Some of this information comes from the listings of Non-Prefixed and Non-Suffixed aircraft reviewed by me in the archives of the National Air & Space Museum (NASM), Washington, DC.


the register


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This airplane is a model Vega 1 manufactured July 6, 1928 by the Lockheed Aircraft Corporation, Burbank, CA. It was S/N 9, a very early airframe. It left the factory with a Wright Whirlwind J5C engine of 220HP, S/N 8554. It was a five-place aircraft weighing 2,900 pounds. It was sold on July 10, 1928 to Maddux Air Lines, Inc., Los Angeles, CA. Below is a photograph of NC6526 in Maddux livery, courtesy of this REFERENCE, page 113.

Lockheed Vega NC6526, Maddux Airlines, Ca. 1928 (Source: Allen)

Below, another image of 6526 in Maddux livery, courtesy of Tim Kalina.

Lockheed Vega NC6526, Maddux Airlines, Date Unknown (Source: Kalina)

Like many Golden Age aircraft NC6526 had a short life (9 years), exchanged hands many times (10), and suffered its share of accidents (5). In fact, its first accident occurred within a year of its ownership by Maddux. On June 22, 1929, pilot Clarence Wood of Glendale, CA (not a Register pilot), fortunately carrying no passengers, wrecked the airplane in San Diego, CA. According to the reference linked above, Wood was taxiing to a hangar at San Diego and "dropped the [airplane] into a sandhole." There was slight damage to the engine, but the fuselage was "busted in half just aft of the passenger compartment." I have no information about the health of pilot Wood. But the airplane shipped back to Burbank and was ingeniously repaired using the fuselage of Vega S/N 42 (NC201E, not a Register airplane). A new Whirlwind engine was fitted (S/N 9269) and the airplane was signed off for flight on September 15, 1930, about a four-month down time.

Three months later NC6526 was sold to the Curtiss-Wright Flying Service, based at the Grand Central Air Terminal (GCAT). It is now that it shows up in the GCAT Register. NC6526 landed 33 times at GCAT during the six-month period December, 1930-May, 1931. It was flown by Mason Menefee, Harold Sweet, two pilots known only by the last names Gaskill and Shelton and a couple of dozen more unidentified pilots. Half of these flights were in the early to mid-afternoon (only nine were logged before noon and only seven were after 5PM), lasted only ten or fifteen minutes, and all were local. A third of them (eleven) were on Sundays. A good guess was that the bulk of the flights were scenic hops around the immediate airspace of Los Angeles.

NC6526 suffered another accident at Fallon, NV on May 12, 1931 (its last appearance at GCAT in the hands of Curtiss-Wright was on May 4th). Details of this accident are not recorded in the NASM information. But it was sold a month later to Carl B. Squier on June 19, 1931. Squier was the General Manager at Lockheed Aircraft at the time. The airplane was sold, "less engine, less prop, less instruments, and fuselage as is." Squier had it converted from a model 1 to model 5C Vega and installed a Pratt & Whitney (P&W) Wasp C engine S/N 2851 as of July 3, 1931.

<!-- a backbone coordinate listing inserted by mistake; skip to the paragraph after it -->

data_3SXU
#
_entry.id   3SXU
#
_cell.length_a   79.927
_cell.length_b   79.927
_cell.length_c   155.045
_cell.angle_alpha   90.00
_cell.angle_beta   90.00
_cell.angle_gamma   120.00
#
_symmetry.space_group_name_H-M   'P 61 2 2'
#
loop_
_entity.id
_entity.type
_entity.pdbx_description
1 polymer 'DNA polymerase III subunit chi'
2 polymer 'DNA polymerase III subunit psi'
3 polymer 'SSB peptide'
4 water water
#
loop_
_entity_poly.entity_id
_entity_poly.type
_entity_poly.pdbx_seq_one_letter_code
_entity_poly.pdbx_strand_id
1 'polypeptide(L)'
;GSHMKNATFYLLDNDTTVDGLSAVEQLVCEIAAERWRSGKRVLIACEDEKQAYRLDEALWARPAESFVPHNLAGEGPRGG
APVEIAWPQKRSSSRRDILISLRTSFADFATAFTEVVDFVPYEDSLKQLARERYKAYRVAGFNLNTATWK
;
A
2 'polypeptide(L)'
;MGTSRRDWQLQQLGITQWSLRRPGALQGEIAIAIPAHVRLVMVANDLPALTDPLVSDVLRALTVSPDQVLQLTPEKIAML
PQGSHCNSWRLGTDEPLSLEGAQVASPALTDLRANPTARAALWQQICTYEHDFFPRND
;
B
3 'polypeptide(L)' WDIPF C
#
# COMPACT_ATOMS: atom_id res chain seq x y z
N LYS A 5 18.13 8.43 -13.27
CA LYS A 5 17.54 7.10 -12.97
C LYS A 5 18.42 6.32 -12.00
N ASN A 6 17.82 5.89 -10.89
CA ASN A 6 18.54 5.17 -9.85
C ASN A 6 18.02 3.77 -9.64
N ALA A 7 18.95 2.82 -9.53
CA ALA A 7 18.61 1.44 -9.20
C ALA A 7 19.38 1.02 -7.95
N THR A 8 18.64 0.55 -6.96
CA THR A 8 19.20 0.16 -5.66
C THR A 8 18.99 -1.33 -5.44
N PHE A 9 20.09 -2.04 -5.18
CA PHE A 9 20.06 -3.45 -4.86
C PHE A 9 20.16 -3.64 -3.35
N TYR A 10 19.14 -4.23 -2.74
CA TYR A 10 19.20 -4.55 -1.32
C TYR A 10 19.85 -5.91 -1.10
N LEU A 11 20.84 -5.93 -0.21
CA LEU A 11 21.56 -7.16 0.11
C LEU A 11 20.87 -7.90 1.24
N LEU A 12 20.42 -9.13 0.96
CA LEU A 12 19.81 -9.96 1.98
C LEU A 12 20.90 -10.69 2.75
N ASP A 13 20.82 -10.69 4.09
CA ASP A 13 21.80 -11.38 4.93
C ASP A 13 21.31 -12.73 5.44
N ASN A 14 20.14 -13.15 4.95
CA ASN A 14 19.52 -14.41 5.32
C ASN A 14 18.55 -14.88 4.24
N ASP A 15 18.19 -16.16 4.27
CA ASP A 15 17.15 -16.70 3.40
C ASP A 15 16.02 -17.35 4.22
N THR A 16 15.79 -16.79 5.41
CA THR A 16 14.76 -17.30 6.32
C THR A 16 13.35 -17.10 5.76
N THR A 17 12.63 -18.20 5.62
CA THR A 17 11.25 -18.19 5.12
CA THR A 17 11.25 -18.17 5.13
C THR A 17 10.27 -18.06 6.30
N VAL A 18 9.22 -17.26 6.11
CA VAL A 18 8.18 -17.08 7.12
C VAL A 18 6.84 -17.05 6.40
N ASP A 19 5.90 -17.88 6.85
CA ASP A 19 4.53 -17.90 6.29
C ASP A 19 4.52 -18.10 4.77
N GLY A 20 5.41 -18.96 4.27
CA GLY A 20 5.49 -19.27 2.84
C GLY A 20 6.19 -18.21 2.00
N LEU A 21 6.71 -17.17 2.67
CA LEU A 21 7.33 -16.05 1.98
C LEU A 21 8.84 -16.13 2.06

It was licensed and flown until September 28, 1931 when it was sold to the Detroit Aircraft Corporation, Detroit, MI. They kept it a year and sold it to Philip H. Philbin, Jr. of New York on August 27, 1932. Detroit Aircraft equipped it with "high-speed," wire-braced landing gear, and converted it to a two-place airplane so 553 pounds of cargo could be carried. It was then sold to Air Express Corporation on January 5, 1933 and used on their cargo and express routes.

Another accident in Columbus, OH on December 27, 1932 resulted in the right landing gear being sprung and forced through the fuselage. It was repaired by Saltzman Flying Service in Detroit and returned to service on July 15, 1933.

NC6526 then went to Capitol Airlines in October, 1933. It was reconverted to a model 5C (seven-place airplane) and used to carry passengers on their routes in northern California. In what sounds like a corporate reorganization, it was sold to Capitol Speed Lines, Inc. San Bruno, CA on February 21, 1934. It was flown on their Sacramento, Oakland, San Francisco, Marysville, Oroville, Chico, Red Bluff and Redding, CA routes.

It didn't run the Capitol routes very long, because on March 28, 1934 the airplane was sold to Varney Speed Lines, Inc. at United Airport, Burbank, CA. There it was re-registered in Mexico as XA-BHG as of July 12, 1934 and operated by Lineas Aereas Occidentales, SA, a Varney subsidiary. Three months later it suffered an accident at Pueblo, CO. It was repaired and P&W Wasp engine S/N 2851 was installed.

On March 16, 1935 NC6426 was sold to Varney Air Transport (Varney Speed Lines' name was changed to Varney Air Transport in December 1934), of El Paso, TX. A new fuselage was installed and P&W Wasp engine S/N 4522 was fitted. A two-way radio was installed as of May, 1937.

On May 15, 1937, NC6526 suffered its final accident. There were no injuries, but the airplane was turned on its back and not repaired. Despite its relatively short life, the Allen reference linked above states, "...this earlly Vega survived a decade of transcontinental and local service, flying for five other American and Mexican airlines."

NC6526 also appears once in the Parks Airport Register, at the link.